MIR-SAT1, Mauritius First Satellite to be Launched on 3 June

First Mauritian Nanosatellite, MIR-SAT1 | Image Credit: Mauritius Research and Innovation Council (MRIC)

Mauritius first satellite, MIR-SAT1, is scheduled to be launched on Thursday, 3 June, onboard a SpaceX Falcon 9 rocket launching the CRS2 SpX-22 mission to the International Space Station at 5:29 PM (UTC).

MIR-SAT1 (Mauritius Imagery and Radio – Satellite 1) was designed by a team of Mauritian Engineers and an experienced Radio Amateur from the Mauritius Amateur Radio Society in collaboration with experts from AAC-Clyde Space UK. Mauritius was the winner of the 3rd round UNOOSA/JAXA KiboCube Programme in 2018. JAXA awarded the nation the opportunity to build and deploy a 1U Cube Satellite through the International Space Station (ISS). In February, MIR-SAT1 was handed over to JAXA to be deployed from the Japanese Experiment Module (Kibo) “KiboCUBE” on the ISS.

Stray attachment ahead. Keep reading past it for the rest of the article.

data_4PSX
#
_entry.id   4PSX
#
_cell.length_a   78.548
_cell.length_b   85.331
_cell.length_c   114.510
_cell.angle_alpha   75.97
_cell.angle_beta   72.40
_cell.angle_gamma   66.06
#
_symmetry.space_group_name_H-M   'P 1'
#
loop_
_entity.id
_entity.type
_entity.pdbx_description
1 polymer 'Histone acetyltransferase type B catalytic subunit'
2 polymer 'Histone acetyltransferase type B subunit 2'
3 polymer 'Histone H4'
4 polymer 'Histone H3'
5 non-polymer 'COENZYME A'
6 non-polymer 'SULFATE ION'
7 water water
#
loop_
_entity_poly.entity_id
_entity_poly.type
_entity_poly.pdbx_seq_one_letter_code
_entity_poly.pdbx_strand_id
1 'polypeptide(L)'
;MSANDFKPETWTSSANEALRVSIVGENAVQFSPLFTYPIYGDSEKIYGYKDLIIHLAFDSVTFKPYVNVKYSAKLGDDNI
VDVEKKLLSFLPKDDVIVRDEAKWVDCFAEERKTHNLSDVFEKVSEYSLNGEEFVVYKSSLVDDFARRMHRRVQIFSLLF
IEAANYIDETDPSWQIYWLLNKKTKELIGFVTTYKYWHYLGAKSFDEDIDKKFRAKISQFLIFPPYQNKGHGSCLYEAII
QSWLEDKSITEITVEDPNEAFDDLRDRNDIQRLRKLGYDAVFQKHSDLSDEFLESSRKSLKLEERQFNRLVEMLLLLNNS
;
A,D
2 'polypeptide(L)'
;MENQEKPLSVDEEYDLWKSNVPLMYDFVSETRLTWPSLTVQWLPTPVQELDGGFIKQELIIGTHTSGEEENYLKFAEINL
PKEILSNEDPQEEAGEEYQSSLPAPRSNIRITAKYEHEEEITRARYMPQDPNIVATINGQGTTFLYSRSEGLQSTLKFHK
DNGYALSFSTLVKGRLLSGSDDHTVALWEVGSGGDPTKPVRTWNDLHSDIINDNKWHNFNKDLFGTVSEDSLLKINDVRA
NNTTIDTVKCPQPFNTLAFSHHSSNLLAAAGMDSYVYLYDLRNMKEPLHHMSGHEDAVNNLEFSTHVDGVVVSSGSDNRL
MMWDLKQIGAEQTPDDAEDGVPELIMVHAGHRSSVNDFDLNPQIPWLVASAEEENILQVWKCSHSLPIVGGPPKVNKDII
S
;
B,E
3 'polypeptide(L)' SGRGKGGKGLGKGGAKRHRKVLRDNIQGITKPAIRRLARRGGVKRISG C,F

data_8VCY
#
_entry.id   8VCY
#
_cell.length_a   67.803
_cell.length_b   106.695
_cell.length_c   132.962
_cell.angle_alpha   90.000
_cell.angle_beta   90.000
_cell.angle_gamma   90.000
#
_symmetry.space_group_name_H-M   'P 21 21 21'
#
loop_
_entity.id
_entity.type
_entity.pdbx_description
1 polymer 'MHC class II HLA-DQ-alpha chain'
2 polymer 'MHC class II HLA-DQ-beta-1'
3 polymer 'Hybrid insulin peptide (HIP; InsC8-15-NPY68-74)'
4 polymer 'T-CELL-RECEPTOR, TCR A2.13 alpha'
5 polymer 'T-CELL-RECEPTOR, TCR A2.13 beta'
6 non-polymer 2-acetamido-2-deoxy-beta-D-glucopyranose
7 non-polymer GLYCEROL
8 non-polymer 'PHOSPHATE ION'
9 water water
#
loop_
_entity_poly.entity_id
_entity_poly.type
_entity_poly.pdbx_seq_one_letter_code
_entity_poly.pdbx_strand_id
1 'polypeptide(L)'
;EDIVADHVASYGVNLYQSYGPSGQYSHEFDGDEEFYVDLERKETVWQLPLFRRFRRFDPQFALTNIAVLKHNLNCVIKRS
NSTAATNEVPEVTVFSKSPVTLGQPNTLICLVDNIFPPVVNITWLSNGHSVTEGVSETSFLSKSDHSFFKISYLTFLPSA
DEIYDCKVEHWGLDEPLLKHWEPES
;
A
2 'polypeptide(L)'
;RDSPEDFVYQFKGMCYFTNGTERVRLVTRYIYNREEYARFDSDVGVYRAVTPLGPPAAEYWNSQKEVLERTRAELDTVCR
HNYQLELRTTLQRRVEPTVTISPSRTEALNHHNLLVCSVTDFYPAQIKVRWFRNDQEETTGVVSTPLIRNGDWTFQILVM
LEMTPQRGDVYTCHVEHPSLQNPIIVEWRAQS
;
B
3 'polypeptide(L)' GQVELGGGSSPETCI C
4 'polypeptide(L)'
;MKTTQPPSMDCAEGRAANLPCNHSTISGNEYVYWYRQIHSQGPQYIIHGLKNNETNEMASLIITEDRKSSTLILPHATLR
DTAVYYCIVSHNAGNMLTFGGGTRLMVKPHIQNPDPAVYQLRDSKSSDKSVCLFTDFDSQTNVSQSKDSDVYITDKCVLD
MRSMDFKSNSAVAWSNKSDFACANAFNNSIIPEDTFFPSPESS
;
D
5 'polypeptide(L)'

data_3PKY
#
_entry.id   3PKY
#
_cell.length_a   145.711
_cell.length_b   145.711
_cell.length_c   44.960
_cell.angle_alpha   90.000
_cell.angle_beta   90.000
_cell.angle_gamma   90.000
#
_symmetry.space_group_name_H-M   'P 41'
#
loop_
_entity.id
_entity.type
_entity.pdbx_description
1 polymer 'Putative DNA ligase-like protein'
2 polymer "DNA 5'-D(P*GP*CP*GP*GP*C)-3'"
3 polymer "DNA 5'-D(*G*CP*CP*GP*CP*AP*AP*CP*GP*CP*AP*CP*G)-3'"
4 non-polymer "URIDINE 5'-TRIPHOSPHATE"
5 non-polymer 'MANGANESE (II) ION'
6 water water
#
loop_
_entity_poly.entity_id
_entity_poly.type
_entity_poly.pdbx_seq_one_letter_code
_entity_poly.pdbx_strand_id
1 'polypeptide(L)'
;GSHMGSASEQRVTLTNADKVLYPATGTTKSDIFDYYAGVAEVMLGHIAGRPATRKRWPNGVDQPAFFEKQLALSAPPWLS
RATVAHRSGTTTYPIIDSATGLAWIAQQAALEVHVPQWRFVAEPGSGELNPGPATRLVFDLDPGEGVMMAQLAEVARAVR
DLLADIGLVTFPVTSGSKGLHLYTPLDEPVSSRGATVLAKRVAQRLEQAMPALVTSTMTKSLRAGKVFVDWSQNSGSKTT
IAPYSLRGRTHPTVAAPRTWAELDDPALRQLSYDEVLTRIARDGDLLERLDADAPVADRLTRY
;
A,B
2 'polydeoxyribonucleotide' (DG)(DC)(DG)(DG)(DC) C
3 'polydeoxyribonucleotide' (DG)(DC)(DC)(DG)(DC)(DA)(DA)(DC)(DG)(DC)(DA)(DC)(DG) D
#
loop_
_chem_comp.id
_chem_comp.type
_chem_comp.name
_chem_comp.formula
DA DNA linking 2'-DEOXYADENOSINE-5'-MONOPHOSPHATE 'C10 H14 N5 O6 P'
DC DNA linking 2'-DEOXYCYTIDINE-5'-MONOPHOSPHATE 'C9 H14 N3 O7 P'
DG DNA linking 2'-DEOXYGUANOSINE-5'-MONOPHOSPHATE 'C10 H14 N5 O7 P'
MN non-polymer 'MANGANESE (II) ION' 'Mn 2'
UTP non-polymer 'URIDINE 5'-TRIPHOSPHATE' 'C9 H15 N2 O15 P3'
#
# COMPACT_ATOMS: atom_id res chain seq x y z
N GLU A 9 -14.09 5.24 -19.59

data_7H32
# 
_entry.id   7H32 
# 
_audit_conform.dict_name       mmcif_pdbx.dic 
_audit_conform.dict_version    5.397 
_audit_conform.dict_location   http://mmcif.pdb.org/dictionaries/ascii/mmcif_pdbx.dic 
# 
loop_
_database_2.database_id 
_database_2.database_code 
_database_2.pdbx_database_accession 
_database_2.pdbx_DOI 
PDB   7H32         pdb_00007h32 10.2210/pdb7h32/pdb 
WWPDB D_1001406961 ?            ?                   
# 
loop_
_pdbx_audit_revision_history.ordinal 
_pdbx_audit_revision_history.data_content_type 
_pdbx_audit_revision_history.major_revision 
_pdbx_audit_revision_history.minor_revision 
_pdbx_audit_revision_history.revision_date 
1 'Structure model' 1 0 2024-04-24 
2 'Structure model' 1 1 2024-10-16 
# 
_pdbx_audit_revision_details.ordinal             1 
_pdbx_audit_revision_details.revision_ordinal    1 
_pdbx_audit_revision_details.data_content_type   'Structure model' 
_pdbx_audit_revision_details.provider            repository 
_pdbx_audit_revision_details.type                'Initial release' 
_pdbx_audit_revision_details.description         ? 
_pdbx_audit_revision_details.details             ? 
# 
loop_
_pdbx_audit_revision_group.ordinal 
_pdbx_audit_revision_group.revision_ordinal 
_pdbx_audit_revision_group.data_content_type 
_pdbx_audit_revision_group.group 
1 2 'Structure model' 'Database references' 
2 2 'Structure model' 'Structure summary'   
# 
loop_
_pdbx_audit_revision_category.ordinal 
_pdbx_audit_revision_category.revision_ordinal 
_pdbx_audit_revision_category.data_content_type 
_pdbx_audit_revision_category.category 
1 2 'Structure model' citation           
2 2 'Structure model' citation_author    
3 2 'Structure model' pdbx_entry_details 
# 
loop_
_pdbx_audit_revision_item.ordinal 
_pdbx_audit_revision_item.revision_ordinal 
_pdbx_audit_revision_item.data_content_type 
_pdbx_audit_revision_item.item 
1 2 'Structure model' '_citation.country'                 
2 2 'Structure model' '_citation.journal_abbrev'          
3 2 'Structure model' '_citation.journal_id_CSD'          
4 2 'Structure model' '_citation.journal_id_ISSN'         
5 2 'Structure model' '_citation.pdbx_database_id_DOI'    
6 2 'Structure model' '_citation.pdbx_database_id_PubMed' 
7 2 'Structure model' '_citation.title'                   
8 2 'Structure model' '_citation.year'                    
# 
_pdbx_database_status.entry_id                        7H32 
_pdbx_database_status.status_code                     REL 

MRIC Engineers at AAC-ClydeSpace (Clean Lab)

The primary objective of the MIR-SAT1 is to acquire satellite technology through the design process, design review, assembly, integration and testing. In parallel, the MRIC has set up a ground station located at its premises in Ebene, which will serve to control and operate the MIR-SAT1. This Ground station will also allow the receipt of data and telemetry from other satellites. The Ground Station is being equipped with a ‘FlatSat’ module, a replica of the 1U, enabling engineers to simulate all the required manoeuvres before sending the command to the CubeSat. The FlatSat Module is a key tool for the Mauritian Engineers to design future CubeSats after the MIR-SAT1.

Read 2020 in Review – Mauritius Space Program.

This is the second time an African country will launch a satellite in 2021, after Tunisia placed its first satellite, Challenge One, in orbit in March. The satellite will accompany the NASA/SpaceX Falcon 9 rocket, carrying the Dragon cargo resupply mission (CRS-22) to the International Space Station. It will lift off from Launch Complex 39A at NASA’s Kennedy Space Center in Florida, at 1:29 p.m. EDT (1729 GMT). The launch will be streamed live here.

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